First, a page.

Image Credits: Squad

Even though Squad isn’t a Clubhouse competitor, the rise of audio-only media is a good sign for the app’s ability to crack a saturated social market (so many social apps are trying to compete with Clubhouse, it’s a miracle we don’t yet have audio-only Tinder speed dating). In Squad’s beta test, 87.5% of users completed the onboarding process. Still, Squad falls victim to the same accessibility issues that plague Clubhouse and many of its clones. As of yet, Squad doesn’t support captioning, though Watson says this is something the company has discussed and hopes to implement down the road. Not only could captioning broaden Squad’s audience, but it could also further differentiate the app from messaging giants like iMessage and WhatsApp. 

Still, if you’re someone who loves to send voice messages in your group chats, you might want to get your friends on Squad. Currently, the app is invite-only with a waitlist. Once you’re off the waitlist, you get three invites. If you post for five days straight, you get three more invites, and if someone you invited signs up, you get two more invites as well. This continues until you round out your twelve-member squad.

#aaron-levie, #apps, #computing, #dispo, #facebook, #freeware, #harrison-metal, #imessage, #jen-rubio, #katrina-lake, #michael-dearing, #mobile-applications, #operating-systems, #social-media, #software, #united-states, #venture-capital, #whatsapp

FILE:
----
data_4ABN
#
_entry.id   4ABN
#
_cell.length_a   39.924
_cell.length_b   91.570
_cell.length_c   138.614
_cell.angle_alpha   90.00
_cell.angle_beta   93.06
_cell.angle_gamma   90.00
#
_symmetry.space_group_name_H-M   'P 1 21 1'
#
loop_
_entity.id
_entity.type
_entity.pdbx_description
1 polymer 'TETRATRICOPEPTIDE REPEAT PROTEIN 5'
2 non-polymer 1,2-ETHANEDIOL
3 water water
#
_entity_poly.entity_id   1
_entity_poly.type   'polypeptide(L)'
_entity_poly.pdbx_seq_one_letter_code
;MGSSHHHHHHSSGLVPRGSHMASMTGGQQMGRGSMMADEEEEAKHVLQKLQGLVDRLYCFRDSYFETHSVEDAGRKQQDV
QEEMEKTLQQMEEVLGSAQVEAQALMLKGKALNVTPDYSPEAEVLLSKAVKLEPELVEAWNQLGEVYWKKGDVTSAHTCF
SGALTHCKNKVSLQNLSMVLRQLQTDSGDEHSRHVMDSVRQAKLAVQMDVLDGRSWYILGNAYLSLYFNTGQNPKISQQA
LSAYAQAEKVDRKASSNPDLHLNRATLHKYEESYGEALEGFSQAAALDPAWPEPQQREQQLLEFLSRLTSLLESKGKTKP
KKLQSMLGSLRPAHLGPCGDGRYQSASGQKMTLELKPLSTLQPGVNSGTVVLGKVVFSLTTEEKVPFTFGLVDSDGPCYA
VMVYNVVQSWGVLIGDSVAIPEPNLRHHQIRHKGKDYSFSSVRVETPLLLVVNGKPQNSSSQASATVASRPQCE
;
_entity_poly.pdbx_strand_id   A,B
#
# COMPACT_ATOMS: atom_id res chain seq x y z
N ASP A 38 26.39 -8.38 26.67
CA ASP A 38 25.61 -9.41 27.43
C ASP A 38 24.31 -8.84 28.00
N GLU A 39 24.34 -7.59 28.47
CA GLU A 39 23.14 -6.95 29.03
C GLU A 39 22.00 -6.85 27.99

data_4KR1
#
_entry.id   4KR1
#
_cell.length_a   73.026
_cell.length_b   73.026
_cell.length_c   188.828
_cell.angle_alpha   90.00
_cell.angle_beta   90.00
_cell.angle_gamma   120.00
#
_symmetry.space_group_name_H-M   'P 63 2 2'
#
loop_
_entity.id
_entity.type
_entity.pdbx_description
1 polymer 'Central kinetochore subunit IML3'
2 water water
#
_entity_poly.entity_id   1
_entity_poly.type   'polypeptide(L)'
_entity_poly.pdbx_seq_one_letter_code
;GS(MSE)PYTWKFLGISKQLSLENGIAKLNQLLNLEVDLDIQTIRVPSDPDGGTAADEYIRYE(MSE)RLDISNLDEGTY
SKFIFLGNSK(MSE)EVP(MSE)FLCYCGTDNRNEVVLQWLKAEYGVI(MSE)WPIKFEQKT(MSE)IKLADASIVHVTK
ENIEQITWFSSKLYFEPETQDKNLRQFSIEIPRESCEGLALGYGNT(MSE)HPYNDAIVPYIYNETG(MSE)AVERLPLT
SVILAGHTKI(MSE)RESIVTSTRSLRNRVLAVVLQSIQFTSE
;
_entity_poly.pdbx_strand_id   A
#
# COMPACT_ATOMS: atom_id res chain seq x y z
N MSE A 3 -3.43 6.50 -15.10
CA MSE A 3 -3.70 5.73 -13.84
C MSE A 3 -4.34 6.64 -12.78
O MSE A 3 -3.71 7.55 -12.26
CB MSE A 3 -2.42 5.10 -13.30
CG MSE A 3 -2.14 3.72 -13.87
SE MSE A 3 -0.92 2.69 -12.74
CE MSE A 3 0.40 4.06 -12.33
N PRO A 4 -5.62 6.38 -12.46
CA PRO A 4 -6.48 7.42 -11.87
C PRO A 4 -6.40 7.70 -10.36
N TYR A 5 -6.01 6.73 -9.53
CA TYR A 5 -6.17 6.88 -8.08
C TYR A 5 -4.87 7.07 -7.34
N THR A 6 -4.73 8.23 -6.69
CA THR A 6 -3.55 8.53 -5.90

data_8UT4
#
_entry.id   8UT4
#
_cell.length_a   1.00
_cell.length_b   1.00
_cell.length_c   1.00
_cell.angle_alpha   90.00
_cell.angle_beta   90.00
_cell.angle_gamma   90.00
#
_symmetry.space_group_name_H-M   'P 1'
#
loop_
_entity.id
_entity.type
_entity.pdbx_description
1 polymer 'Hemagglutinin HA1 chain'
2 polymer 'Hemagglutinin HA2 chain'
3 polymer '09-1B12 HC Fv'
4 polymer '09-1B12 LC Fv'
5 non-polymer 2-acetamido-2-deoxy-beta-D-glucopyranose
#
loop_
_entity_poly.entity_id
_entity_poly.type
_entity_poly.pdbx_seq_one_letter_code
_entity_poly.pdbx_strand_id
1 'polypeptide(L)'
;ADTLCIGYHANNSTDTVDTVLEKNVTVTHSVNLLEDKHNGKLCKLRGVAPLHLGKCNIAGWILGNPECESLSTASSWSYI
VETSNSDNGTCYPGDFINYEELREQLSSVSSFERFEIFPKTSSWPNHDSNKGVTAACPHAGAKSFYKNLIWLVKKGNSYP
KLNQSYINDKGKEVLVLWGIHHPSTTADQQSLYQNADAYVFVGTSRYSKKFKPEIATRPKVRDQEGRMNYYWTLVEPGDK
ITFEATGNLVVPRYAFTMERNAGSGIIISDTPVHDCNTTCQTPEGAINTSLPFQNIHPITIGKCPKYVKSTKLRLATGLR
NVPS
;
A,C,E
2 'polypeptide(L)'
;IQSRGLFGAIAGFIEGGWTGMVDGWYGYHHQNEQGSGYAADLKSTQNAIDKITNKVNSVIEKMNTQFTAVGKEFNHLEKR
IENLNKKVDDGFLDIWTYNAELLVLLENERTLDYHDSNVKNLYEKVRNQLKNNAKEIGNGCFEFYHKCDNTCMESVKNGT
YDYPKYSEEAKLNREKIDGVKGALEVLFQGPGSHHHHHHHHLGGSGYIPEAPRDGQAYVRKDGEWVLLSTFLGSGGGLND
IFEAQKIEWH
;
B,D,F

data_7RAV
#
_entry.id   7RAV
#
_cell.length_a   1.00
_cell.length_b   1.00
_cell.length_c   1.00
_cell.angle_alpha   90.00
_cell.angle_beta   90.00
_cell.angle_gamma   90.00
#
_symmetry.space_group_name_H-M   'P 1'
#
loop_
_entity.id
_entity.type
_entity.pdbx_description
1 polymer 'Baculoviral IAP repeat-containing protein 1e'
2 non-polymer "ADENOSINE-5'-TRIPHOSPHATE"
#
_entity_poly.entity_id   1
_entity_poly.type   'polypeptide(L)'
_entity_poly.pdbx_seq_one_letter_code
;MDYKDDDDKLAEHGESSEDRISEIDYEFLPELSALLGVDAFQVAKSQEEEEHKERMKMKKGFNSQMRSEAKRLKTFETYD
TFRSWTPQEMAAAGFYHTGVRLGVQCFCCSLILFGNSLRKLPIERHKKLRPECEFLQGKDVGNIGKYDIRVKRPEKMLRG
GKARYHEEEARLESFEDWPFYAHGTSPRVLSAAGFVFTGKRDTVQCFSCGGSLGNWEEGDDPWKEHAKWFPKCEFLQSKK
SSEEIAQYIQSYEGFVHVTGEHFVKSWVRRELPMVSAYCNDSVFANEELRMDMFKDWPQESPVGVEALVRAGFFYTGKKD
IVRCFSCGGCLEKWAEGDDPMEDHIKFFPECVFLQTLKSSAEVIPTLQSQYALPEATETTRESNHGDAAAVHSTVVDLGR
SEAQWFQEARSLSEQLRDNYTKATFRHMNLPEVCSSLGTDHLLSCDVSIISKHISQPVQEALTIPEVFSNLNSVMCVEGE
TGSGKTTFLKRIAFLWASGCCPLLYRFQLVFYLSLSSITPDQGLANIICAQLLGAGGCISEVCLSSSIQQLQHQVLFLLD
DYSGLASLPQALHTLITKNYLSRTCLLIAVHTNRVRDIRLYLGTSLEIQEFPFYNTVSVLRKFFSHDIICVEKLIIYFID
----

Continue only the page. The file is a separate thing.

Amid controversy, Dispo confirms Series A funding, high-profile advisors, and investors

It’s only been nine months since Dispo rebranded from David’s Disposables. But the vintage-inspired photo sharing app has experienced a whiplash of ups and downs, mostly due to the brand’s original namesake, YouTuber David Dobrik.

Like Clubhouse, Dispo was one of this year’s most hyped up new social apps, requiring an invite from an existing member to join. On March 9, when the company said “goodbye waitlist” and opened the app up to any iOS user, Dispo looked poised to be a worthy competitor to photo-sharing behemoths like Instagram. But, just one week later, Business Insider reported on sexual assault allegations regarding a member of Vlog Squad, a YouTube prank ensemble headed by Dispo co-founder David Dobrik. Dobrik had posted a now-deleted vlog about the night of the alleged assault, joking, “we’re all going to jail” at the end of the video.

It was only after venture capital firm Spark Capital decided to “sever all ties” with Dispo that Dobrik stepped down from the company board. In a statement made to TechCrunch at the time, Dispo said, “Dispo’s team, product, and most importantly — our community — stand for building a diverse, inclusive and empowering world.”

Dispo capitalizes on Gen Z and young millennial nostalgia for a time before digital photography, when we couldn’t take thirty selfies before choosing which one to post. On Dispo, when you take a photo, you have to wait until 9 AM the following day for the image to “develop,” and only then can you view and share it.